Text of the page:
Canada's dairy-products industry is made up of companies that process raw milk and cream.
Canada's dairy-products industry is made up of companies that process raw milk and cream. Primary products include pasteurized, packaged fluid milk and cream; cheese (natural, process, paste, spreads, curds); condensed, evaporated or powdered milk or cream; creamery butter, butter oil and whey butter; ice cream, ice-cream mix and ice-cream novelties; and frozen desserts (eg, sherbets, ices).
The first dairy product consumed by humans was fluid milk. While the cow is the major milk producer today, the milk of other mammals (eg, bison, caribou, goat) is widely consumed in some parts of the world. Unquestionably, the first "processed" dairy product made from fluid milk was cheese. It was standard fare in ancient Egypt, Greece and Rome and was frequently used as field rations by ancient armies. In Europe cheesemaking industries were run in monasteries, which produced varieties still made today. In Canada the popular Oka cheese was developed in a Québec monastery.
Canada's modern, highly sophisticated, multibillion-dollar dairy-processing industry began in the early 1600s, when French settlers brought in dairy cattle. For the next 250 years, dairy production remained a farm or cottage industry. As towns and villages were established, fluid milk, butter and cheese were provided by local farmers, a situation that did not change until the 1850s. The modern factory method of cheesemaking was introduced by Jesse Williams, who built the first cheese factory in Rome, New York, in 1851. The first cheese factories in Canada were built in Oxford County, Ontario, in 1864 and at Dunham, Québec, in 1865. About 20 years later, the factory method of cheese production was introduced to Scotland where it was called the Canadian cheese-making system.
By 1873 there were about 200 cheese factories in Canada. In 1873 a group of farmers established the first creamery in Canada at Athelstan, Qué, but it survived for only about 10 weeks. Another creamery, started in Helena, Qué, in the same year, remained in production for about 11 years before being converted to a cheese factory.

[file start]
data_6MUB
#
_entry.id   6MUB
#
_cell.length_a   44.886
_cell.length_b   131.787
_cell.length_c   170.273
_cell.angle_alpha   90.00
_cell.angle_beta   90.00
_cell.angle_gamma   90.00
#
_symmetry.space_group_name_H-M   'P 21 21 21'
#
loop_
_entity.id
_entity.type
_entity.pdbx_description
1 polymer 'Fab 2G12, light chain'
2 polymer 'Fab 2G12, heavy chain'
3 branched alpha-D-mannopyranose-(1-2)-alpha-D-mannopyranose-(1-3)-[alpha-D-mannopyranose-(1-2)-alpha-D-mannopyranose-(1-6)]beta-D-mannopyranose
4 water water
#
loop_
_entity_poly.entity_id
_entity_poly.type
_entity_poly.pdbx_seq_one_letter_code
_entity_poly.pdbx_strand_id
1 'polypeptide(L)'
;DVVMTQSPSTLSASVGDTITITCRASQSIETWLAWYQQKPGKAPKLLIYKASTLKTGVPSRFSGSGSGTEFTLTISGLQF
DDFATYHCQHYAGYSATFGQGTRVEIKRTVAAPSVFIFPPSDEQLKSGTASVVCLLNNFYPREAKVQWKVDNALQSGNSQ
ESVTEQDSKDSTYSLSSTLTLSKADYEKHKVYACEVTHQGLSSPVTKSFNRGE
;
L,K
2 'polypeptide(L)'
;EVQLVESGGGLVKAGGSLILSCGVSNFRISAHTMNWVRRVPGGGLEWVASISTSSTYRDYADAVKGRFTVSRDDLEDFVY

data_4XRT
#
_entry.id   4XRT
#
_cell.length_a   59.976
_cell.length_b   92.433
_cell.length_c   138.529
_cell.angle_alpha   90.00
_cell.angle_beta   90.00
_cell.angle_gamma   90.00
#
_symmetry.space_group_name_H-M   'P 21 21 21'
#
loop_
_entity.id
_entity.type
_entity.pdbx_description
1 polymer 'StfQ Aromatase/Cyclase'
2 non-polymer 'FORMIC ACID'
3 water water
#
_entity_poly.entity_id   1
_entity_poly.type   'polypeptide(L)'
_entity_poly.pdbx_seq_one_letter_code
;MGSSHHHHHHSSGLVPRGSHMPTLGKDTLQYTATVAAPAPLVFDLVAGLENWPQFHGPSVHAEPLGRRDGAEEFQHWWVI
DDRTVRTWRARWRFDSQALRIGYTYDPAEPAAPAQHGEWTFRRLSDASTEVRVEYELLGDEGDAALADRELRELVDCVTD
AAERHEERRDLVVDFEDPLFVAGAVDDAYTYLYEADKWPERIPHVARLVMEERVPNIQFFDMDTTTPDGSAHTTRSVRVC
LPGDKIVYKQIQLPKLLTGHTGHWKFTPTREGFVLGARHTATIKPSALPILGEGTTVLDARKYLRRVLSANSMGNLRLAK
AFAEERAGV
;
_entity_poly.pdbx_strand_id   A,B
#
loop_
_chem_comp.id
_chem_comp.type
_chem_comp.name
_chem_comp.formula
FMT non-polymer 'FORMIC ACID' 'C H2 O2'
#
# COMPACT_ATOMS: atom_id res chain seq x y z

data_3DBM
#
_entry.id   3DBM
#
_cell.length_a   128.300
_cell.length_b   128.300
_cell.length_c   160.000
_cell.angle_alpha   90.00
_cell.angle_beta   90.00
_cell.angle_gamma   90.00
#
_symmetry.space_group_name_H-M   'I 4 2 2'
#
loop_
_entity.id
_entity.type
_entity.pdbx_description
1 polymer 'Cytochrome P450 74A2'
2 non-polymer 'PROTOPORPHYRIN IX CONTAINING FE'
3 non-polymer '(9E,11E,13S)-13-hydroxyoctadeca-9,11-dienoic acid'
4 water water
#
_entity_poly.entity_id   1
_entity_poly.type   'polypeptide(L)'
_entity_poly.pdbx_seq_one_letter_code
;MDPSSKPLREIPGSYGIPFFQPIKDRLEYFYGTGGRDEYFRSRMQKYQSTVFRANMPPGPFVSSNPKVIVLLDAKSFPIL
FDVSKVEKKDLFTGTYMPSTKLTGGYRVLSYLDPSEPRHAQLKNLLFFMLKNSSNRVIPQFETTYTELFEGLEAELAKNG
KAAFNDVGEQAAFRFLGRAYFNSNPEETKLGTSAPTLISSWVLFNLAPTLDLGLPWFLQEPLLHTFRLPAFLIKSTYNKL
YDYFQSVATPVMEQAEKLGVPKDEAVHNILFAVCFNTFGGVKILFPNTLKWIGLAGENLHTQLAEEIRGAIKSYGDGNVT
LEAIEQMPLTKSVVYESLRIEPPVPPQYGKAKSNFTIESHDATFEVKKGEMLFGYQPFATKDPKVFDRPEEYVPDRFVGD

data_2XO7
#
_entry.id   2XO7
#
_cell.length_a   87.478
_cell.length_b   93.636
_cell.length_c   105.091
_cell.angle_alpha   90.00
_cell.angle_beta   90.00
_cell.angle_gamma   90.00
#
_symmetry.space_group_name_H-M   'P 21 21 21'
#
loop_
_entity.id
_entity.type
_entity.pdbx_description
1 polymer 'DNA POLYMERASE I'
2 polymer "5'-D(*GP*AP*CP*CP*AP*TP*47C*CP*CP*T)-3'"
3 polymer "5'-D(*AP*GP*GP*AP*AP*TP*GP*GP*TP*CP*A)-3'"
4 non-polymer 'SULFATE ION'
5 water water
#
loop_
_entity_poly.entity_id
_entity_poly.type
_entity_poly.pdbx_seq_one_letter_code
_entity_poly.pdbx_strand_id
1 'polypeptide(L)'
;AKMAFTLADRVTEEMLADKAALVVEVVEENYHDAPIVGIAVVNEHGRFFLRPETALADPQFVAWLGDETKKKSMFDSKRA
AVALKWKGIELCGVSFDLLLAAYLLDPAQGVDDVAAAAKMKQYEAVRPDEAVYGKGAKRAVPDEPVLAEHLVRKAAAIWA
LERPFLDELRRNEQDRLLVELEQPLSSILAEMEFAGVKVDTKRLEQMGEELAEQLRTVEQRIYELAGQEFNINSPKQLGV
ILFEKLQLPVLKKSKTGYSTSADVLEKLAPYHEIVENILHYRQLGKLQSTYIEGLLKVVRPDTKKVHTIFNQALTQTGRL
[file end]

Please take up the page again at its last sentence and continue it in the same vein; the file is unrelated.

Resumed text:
The first Canadian company to produce condensed milk was established in Truro, NS, in 1883. Dried milk powder was manufactured for the first time by a company started in Brownsville, Ont, in 1904. In 1900 modern large-scale milk distribution began in Toronto, Montréal and Ottawa; in 1927 homogenized milk was sold in Oshawa, a North American first.
As is the case in a number of other Canadian food and beverage processing sectors, the dairy industry has experienced a substantial decrease in numbers of factories. Improvements in road and rail delivery systems, packaging methods and processing techniques permitted dairies to increase dramatically the distribution range of even their most perishable product, pasteurized fluid milk. Consequently, large, modern, centrally located production facilities have been constructed and many small, regional dairy companies phased out. In 1961 there were 1710 dairies; by 1998, 270. Retail distribution of most dairy products has also changed significantly. In the 1940s and 1950s many dairy products were delivered door-to-door; today, consumers buy most dairy products directly from a grocery store and home delivery has disappeared.
Major changes have also occurred in the packaging of pasteurized fluid-milk products. Until fairly recently, most fluid dairy products were in returnable glass containers; now most are in plastic, heat-sealed bags or in rigid containers made from paper laminated with plastic film. Both packaging types have significantly increased the shelf life of liquid dairy products. The latest development in milk packaging is the so-called "aseptic" (sterile) packaging. A totally sterile container is filled with fully sterile milk and sealed in a sterile environment before going to an outside carton-handling line. Fluid dairy products so processed are shelf stable at room temperatures for 6 months or more. The first Canadian aseptically packaged fluid milk was produced by a Montréal dairy in the mid-1960s. After a slow start, aseptic packaging facilities were established in most provinces.
The Canadian dairy manufacturing industry is highly regulated (see food legislation). It must comply with regulations set by the dairy division of Agriculture Canada, by the Health Protection Branch of Health Canada, by Consumer and Corporate Affairs Canada and by provincial counterpart agencies. The dairy-processing sector is represented by the National Dairy Council of Canada in Ottawa. Total net farm cash receipts from the dairy sector for 1997 stood at $3.8 billion, placing the sector third in agriculture behind grains and red meats. About 81% of Canada's dairy farms are in Ontario and Québec, 14% are in the Western provinces, and 5% are in the Atlantic provinces. In 1998 there were approximately 1.2 million cows in Canada and 22 643 dairy farms producing 79.1 million hectolitres of milk. The primary breeds are Holstein (comprising more than 85% of Canadian dairy herds), Ayrshire, Jersey, Brown Swiss, Canadian, Guernsey, and Shorthorn. During the 1997-98 dairy year, dairy products shipped from approximately 270 processing plants were valued at $8 billion, accounting for 14% of all processing sales in the food and beverage industry. There are approximately 26 000 people working on dairy farms, and almost 20 400 other workers are employed in the plants.